France imposes €40 million fine on adtech company Criteo

The French data protection authority CNIL has concluded its investigation against the French adtech company Criteo, which has been ongoing since the end of 2018, and imposed a fine of €40 million for several data protection violations. The proceedings were based on complaints submitted by Privacy International and NOYB, which had criticised the inadequate possibility to withdraw online tracking consent users provide to Criteo. The CNIL used the complaints as an opportunity to conduct an extensive audit of the company and included other aspects of its GDPR compliance.

For some background, Criteo is a well-known player in the online marketing industry that specialises in retargeting services. When users visit websites of Criteo partners, a tracker records the users’ browser data. This enables the service to analyse the users’ surfing behaviour and display personalised advertising on behalf of its customers.
The following breaches, which Criteo has apprently already started to address, were identified by the CNIL:

  1. Breach of the obligation to ensure consent
    In the past, Criteo had neither checked nor ensured whether its data partners obtained valid consent from users for the use of the Criteo tracker. In particular, it was found that some partners used the Criteo tracker completely without any consent mechanism.
  2. Breach of information and transparency obligations
    Criteo’s privacy policy did not contain a full description of all processing purposes. Also, some processing activities were only described vaguely, so that users could not understand what data was being processed for which purposes.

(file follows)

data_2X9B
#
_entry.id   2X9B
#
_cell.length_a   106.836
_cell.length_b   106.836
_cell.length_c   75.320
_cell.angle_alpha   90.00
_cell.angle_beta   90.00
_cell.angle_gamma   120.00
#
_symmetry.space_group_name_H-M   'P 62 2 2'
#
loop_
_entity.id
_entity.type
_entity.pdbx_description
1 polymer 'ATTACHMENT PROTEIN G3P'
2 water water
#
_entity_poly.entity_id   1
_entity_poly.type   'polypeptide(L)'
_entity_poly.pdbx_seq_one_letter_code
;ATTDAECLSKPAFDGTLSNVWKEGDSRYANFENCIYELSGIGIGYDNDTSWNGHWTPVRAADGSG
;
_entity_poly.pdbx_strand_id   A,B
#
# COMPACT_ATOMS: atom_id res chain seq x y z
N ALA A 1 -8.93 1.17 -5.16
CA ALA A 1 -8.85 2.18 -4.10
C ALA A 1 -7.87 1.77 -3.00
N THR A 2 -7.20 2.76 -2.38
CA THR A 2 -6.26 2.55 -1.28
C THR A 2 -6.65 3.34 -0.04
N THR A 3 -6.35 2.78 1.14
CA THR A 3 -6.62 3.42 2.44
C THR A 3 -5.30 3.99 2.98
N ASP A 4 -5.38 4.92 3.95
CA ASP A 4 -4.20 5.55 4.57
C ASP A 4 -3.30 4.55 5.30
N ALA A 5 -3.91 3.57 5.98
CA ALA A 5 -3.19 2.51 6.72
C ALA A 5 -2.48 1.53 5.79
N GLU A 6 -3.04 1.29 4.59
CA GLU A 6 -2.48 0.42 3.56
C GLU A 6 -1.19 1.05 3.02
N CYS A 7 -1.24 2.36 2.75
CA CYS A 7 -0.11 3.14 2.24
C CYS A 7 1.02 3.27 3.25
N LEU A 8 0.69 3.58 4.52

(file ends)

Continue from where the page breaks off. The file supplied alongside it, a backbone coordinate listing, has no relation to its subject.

3. Disregarding requests for information
    Requests for information from users were only answered incompletely and in a way that was not comprehensible to users.
  4. Failure to observe the right of withdrawal and the right to be forgottenIf data subjects revoked their consent or requested deletion of their personal data, Criteo stopped serving personalised ads to them, but neither the tracking ID assigned to the individual nor the personal data associated with it were effectively deleted.
  5. Breach of the obligation to conclude Joint Controller Agreements
    The agreement concluded between Criteo and its partners did not meet the requirements under the GDPR regarding the obligations of joint controllers, for example with regard to the handling of data subject right requests.

What is the significance of the case for businesses in the online marketing industry – and beyond?
The case shows how a comparatively small audit can turn into a far-reaching review of data protection documentation and implementation within a company. 

Efforts to ensure compliance with data protection law should therefore be given priority within a company to reduce the risk of substantial fines for GDPR violations.

Businesses in the online marketing industry should take a closer look at the individual points raised by the CNIL and check their implementation. As your ePrivacy team, we will be happy to advise and support you in this.